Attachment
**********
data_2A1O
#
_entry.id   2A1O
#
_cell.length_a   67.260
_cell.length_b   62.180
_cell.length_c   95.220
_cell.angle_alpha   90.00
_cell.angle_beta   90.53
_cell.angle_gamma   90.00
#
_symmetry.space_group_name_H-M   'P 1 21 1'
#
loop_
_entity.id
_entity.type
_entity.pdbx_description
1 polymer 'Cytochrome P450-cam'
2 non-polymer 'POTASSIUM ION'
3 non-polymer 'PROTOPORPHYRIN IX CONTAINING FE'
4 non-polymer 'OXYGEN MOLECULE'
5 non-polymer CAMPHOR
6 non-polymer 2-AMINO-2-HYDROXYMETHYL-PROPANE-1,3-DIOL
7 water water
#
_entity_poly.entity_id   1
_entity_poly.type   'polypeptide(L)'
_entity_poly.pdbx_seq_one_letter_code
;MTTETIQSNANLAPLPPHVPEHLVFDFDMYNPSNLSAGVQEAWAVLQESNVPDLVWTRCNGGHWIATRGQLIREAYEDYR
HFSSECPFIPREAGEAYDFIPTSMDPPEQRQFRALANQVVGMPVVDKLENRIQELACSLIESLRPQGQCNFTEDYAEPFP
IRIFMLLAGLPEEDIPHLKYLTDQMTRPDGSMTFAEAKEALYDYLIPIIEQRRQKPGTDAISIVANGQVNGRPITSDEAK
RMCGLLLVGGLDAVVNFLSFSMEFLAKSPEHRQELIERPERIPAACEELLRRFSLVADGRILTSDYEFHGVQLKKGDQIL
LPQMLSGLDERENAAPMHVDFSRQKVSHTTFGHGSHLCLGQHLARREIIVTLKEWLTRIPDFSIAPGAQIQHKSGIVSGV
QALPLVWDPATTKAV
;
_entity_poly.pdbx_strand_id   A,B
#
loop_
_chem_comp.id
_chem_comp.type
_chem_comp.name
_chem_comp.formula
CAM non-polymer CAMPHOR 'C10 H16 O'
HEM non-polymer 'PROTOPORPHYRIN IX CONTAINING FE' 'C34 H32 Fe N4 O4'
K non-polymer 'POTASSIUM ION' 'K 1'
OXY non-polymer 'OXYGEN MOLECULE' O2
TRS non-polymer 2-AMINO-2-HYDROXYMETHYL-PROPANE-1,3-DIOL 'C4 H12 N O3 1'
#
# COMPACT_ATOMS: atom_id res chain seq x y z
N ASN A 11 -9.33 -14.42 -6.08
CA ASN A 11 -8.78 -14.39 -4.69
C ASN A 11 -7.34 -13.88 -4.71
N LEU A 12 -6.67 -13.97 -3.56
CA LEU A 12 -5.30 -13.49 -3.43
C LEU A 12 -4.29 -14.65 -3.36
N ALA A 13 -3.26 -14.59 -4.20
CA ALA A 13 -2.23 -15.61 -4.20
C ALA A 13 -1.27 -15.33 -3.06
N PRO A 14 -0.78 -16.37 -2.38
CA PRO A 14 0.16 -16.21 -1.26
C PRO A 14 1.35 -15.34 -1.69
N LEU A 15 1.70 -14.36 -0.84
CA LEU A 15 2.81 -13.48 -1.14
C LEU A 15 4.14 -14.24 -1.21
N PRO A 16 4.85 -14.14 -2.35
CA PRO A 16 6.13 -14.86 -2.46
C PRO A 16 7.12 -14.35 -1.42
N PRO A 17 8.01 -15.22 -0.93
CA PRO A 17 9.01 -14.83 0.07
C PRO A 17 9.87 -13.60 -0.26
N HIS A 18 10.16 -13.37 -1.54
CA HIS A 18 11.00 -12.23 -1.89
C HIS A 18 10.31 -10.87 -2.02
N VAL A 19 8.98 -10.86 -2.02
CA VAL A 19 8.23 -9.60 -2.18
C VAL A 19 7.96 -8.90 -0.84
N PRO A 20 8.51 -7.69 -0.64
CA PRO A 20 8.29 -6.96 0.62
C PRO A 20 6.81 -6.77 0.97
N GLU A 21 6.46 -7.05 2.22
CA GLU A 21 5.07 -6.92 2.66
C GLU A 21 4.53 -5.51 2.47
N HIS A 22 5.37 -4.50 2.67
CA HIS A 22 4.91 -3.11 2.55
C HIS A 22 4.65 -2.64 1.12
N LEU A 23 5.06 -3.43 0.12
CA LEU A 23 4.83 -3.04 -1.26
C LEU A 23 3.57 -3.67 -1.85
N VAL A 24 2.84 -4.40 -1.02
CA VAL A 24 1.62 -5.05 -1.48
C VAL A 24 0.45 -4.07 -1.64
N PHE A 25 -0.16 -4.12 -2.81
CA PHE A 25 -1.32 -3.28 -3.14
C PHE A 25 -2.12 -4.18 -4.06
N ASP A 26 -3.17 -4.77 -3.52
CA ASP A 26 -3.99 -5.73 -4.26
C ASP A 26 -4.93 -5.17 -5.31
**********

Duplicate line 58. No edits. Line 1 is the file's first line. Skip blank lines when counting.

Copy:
C ALA A 13 -1.27 -15.33 -3.06